In this writer’s opinion, all living things are deserving of freedom.
Rescuing Captive Animals
Animal Defenders International — ADI — is a worldwide organization which, collaborating with other animal groups, seeks to end the suffering of animals. Not long ago, ADI participated in the rescue of a 20-year-old mountain lion (puma) held in a circus in Peru. The puma in this case was 20 — older than Shadow the black leopard is now. Details of ADI actions and the puma’s living conditions may be found in this Huffington Post November 2015 article.
When questioned about the plight of Shadow, an ADI representative had this to say:
“As [apparent] from ADI’s rescue efforts, we support animals being placed in sanctuaries that are best equipped to provide them with quality care and a life that is as close to a wild existence as possible.”
See more about this group/coalition online here.
The Wild Animal Sanctuary has offered a home for Shadow. Their representative, Pat Craig, had this to say about Shadow’s situation:
“Shadow’s case: Yes, it’s true we have offered him a home where he can live in a wonderful natural environment, as well as transport him, all at no cost. We have rescued dozens of older cats over the years and have always had great endings to their former lives in unnatural situations.
“The [Peninsula] SPCA is more concerned about the employee that has been the caretaker for the leopard over the past 16 years, than they are for the cat’s welfare, and use age as an excuse. We have plenty of examples of very old cats coming to the Sanctuary and loving their new home, so there is no truth to their side of the story.”
The Wild Animal Sanctuary is online here, and their site includes photos of their Big Cat living spaces: http://www.wildanimalsanctuary.org/.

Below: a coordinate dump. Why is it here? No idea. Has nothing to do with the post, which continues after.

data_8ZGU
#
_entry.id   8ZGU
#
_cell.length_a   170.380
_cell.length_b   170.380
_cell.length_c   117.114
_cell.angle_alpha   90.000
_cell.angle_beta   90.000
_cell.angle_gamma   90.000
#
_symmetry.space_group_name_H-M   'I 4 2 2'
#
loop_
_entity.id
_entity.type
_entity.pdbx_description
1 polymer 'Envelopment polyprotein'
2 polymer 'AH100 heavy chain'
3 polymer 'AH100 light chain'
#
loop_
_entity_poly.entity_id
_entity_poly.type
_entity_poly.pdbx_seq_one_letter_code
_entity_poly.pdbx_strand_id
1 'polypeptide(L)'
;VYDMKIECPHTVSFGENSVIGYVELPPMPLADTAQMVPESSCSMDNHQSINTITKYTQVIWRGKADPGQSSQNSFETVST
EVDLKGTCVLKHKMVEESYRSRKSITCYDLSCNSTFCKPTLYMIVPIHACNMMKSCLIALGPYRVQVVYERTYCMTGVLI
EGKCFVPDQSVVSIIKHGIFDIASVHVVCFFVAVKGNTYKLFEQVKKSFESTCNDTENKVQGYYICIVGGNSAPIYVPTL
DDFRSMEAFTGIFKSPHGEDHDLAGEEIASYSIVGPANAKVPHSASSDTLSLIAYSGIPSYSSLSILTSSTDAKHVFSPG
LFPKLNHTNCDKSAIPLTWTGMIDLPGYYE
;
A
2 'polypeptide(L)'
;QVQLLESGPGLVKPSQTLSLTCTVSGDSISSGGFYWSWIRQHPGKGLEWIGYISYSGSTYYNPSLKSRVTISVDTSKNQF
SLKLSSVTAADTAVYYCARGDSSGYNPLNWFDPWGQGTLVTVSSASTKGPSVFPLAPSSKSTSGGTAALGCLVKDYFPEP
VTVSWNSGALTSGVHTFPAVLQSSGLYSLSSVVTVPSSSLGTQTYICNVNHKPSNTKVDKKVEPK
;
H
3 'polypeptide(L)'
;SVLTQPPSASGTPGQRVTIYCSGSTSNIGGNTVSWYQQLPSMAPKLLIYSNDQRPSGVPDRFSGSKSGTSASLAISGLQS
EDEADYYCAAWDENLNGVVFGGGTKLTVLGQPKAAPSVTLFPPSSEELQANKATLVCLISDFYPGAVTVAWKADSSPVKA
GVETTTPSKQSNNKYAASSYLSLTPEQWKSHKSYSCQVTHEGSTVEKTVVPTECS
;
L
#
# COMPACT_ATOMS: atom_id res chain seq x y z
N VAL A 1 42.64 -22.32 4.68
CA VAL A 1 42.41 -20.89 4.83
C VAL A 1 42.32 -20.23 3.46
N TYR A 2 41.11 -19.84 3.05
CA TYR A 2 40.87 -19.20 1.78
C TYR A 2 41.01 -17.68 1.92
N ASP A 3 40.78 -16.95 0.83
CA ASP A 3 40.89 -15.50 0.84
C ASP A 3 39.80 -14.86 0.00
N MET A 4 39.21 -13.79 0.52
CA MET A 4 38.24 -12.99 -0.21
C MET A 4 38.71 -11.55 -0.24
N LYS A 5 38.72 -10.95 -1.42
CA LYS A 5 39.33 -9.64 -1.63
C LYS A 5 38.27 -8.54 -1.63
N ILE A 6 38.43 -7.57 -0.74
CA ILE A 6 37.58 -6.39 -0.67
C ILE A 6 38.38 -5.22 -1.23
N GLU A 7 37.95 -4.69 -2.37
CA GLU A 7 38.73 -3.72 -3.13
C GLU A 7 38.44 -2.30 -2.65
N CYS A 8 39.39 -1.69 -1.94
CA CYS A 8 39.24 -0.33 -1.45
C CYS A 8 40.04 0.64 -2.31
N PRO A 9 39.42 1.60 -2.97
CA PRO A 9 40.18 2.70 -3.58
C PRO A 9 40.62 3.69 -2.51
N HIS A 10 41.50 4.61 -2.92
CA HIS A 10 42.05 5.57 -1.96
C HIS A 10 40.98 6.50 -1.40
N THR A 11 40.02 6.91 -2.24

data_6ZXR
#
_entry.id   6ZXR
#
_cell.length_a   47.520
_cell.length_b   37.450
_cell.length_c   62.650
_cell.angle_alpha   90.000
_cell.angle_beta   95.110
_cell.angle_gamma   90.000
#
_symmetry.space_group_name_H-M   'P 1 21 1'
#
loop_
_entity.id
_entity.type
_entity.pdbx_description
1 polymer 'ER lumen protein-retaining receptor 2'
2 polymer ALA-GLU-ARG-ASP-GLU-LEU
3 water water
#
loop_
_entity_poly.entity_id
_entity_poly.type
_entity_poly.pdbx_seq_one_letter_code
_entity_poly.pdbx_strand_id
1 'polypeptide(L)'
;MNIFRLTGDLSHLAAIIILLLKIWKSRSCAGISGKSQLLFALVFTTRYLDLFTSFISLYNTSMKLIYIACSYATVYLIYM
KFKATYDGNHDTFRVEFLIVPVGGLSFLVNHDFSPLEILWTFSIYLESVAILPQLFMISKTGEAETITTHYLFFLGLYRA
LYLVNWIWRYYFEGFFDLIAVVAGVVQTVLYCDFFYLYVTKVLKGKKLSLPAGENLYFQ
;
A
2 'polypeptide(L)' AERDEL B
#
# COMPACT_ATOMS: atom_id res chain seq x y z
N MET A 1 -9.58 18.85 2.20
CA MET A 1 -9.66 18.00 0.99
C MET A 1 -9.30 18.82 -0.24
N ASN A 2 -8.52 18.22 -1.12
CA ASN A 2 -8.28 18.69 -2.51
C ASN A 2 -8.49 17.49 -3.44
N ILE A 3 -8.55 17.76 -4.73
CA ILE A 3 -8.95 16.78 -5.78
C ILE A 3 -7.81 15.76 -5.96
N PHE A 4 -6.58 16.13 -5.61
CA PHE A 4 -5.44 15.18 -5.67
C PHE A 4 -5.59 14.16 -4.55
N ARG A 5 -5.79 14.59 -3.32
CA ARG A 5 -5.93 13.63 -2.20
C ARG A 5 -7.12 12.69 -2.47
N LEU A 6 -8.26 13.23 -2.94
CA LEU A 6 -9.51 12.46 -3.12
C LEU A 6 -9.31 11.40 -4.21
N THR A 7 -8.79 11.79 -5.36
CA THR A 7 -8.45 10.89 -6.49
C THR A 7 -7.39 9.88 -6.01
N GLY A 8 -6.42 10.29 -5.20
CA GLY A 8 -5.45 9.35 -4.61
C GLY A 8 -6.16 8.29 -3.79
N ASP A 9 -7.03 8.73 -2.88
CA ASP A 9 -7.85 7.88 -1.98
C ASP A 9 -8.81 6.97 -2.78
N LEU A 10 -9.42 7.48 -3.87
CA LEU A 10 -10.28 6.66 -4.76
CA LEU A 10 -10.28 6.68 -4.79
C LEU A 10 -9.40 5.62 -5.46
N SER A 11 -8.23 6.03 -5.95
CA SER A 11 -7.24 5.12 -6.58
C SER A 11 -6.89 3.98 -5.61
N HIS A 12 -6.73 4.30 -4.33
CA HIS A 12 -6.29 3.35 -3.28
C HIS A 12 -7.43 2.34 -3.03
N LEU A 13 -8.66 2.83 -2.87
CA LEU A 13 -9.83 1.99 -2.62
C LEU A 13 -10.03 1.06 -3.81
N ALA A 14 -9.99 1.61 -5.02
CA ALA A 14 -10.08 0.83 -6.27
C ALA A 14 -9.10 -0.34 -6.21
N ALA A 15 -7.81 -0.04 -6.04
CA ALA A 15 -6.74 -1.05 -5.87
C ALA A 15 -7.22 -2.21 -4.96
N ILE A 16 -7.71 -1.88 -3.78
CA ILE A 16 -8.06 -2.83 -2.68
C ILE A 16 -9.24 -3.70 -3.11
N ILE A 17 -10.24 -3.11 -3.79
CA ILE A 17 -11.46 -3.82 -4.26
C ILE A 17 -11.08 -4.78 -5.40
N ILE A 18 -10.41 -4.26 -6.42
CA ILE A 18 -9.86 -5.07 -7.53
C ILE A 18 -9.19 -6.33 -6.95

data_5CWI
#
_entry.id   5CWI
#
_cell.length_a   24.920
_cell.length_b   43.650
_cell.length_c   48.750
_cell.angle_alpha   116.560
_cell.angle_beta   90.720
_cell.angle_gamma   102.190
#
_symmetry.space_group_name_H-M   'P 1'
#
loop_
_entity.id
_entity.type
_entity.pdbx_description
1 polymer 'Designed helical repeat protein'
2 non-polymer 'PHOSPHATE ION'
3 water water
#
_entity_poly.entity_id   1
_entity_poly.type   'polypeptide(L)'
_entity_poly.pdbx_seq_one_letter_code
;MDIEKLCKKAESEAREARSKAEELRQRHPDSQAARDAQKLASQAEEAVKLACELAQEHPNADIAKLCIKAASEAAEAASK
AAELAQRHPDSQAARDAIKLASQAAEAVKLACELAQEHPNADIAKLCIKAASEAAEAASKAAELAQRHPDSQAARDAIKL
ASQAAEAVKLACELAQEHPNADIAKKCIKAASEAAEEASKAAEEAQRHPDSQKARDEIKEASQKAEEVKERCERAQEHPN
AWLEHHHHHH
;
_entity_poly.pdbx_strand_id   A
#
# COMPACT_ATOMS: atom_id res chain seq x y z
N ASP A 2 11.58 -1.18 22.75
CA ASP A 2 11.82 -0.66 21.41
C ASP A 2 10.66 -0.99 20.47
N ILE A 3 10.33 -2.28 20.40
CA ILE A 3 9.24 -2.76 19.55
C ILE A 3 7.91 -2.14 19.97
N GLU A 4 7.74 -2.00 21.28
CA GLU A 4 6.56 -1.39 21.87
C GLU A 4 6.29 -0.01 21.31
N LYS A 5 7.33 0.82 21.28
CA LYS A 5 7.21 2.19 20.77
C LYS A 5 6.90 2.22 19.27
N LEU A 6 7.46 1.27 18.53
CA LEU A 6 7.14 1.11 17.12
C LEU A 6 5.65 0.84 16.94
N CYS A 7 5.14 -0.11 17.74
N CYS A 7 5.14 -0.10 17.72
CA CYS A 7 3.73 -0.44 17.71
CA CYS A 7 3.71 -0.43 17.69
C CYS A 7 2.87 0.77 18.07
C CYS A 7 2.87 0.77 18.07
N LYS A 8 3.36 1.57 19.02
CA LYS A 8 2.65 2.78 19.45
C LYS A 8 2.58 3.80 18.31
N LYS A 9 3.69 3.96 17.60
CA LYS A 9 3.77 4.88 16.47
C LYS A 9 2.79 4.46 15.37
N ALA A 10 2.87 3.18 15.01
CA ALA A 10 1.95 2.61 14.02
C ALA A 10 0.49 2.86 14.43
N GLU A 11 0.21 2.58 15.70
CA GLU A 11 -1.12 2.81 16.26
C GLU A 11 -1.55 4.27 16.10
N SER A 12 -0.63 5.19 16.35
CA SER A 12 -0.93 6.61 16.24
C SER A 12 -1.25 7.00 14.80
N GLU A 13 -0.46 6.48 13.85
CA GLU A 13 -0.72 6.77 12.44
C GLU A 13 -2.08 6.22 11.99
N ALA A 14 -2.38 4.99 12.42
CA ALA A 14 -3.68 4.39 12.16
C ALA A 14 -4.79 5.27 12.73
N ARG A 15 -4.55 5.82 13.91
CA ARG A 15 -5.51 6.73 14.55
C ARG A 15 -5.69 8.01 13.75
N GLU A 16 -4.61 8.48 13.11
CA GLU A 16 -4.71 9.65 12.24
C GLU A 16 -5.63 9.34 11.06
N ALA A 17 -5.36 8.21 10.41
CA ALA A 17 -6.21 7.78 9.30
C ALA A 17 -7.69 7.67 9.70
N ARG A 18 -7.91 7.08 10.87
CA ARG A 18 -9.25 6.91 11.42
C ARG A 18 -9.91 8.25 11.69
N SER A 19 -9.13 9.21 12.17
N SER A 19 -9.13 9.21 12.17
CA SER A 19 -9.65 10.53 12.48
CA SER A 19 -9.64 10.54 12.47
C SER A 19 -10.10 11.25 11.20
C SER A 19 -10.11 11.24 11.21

The Wild Animal Sanctuary, 1946 County Road 53, Keenesburg, Colorado covers the crisis of wild animals in captivity on this webpage: www.wildanimalsanctuary.org/captive-wildlife-crisis.
This Colorado-based sanctuary take great pains to give big cats a home as close to what would be in the wild as possible, without releasing them in their natural terrain where — due to long incarceration — a big cat cannot properly find food or safety/shelter.
Shadow’s fate is still up in the air. There are people on both sides who want him. Each side has different interests.
While there are dozens of possibilities, the most likely may be these:
- Shadow stays where he is and dies in his enclosure. Peninsula SPCA mourns him and moves on. Animal groups continue attacking them for Shadow’s demise in a cage.
- Shadow is released and transported safely to Colorado, where he lives out his days on grass and near others like him. He has room to run, sun patches to warm himself, and experienced caregivers for the rest of his life.
The Peninsula SPCA shows no signs of giving Shadow up. The online petition keeps gaining signatures, and online the Peninsula SPCA’s Facebook page is covered with comments against their keeping Shadow.
The Wild Animal Sanctuary is watching, and waiting.
Shadow is waiting too, though he may have no concept of what a safe or healthy environment looks like. All he sees is fencing.
- An overview of sanctuaries as a best option, in this case for primates — www.primaterescue.org.
- Animal rescue stories from Colorado-based The Wild Animal Sanctuary — www.wildanimalsanctuary.org/rescue-stories
- A 2015 article on circus animals by Bloomberg.
- Mountain Lion rescue article, repeated from above, published in the Huffington Post.
- The Peninsula SPCA overview of Shadow’s life is at peninsulaspca.org/shadows-story.
Ed. Notes: This rather biased editorial was written by Kay Whatley.
New Article: See related The Grey Area News article released February 20, 2017, on animal rescues.